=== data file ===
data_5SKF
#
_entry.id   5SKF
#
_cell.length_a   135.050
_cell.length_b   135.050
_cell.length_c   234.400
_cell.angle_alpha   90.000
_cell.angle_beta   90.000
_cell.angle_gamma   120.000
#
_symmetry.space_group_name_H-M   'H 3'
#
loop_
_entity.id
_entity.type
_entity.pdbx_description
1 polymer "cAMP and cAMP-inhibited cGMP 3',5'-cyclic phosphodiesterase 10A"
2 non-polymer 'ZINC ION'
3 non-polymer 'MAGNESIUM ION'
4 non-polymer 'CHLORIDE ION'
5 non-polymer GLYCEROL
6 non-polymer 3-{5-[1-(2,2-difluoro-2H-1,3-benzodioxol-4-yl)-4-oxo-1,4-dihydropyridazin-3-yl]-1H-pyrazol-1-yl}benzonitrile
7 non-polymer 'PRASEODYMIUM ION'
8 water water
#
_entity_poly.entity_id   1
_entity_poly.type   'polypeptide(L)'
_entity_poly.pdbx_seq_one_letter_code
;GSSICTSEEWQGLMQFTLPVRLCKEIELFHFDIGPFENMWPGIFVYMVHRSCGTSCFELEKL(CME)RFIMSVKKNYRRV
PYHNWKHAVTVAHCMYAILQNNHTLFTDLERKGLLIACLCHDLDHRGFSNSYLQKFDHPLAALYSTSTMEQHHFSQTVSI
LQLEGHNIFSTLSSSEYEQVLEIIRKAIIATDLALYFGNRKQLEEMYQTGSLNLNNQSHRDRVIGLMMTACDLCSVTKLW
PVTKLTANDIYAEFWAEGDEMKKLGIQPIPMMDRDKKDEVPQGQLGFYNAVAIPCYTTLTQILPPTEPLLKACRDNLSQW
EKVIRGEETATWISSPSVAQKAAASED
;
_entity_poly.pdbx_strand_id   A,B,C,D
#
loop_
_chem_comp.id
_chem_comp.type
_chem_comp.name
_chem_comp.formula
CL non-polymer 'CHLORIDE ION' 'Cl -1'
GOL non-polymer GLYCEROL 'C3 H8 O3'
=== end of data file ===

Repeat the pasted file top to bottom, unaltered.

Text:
data_5SKF
#
_entry.id   5SKF
#
_cell.length_a   135.050
_cell.length_b   135.050
_cell.length_c   234.400
_cell.angle_alpha   90.000
_cell.angle_beta   90.000
_cell.angle_gamma   120.000
#
_symmetry.space_group_name_H-M   'H 3'
#
loop_
_entity.id
_entity.type
_entity.pdbx_description
1 polymer "cAMP and cAMP-inhibited cGMP 3',5'-cyclic phosphodiesterase 10A"
2 non-polymer 'ZINC ION'
3 non-polymer 'MAGNESIUM ION'
4 non-polymer 'CHLORIDE ION'
5 non-polymer GLYCEROL
6 non-polymer 3-{5-[1-(2,2-difluoro-2H-1,3-benzodioxol-4-yl)-4-oxo-1,4-dihydropyridazin-3-yl]-1H-pyrazol-1-yl}benzonitrile
7 non-polymer 'PRASEODYMIUM ION'
8 water water
#
_entity_poly.entity_id   1
_entity_poly.type   'polypeptide(L)'
_entity_poly.pdbx_seq_one_letter_code
;GSSICTSEEWQGLMQFTLPVRLCKEIELFHFDIGPFENMWPGIFVYMVHRSCGTSCFELEKL(CME)RFIMSVKKNYRRV
PYHNWKHAVTVAHCMYAILQNNHTLFTDLERKGLLIACLCHDLDHRGFSNSYLQKFDHPLAALYSTSTMEQHHFSQTVSI
LQLEGHNIFSTLSSSEYEQVLEIIRKAIIATDLALYFGNRKQLEEMYQTGSLNLNNQSHRDRVIGLMMTACDLCSVTKLW
PVTKLTANDIYAEFWAEGDEMKKLGIQPIPMMDRDKKDEVPQGQLGFYNAVAIPCYTTLTQILPPTEPLLKACRDNLSQW
EKVIRGEETATWISSPSVAQKAAASED
;
_entity_poly.pdbx_strand_id   A,B,C,D
#
loop_
_chem_comp.id
_chem_comp.type
_chem_comp.name
_chem_comp.formula
CL non-polymer 'CHLORIDE ION' 'Cl -1'
GOL non-polymer GLYCEROL 'C3 H8 O3'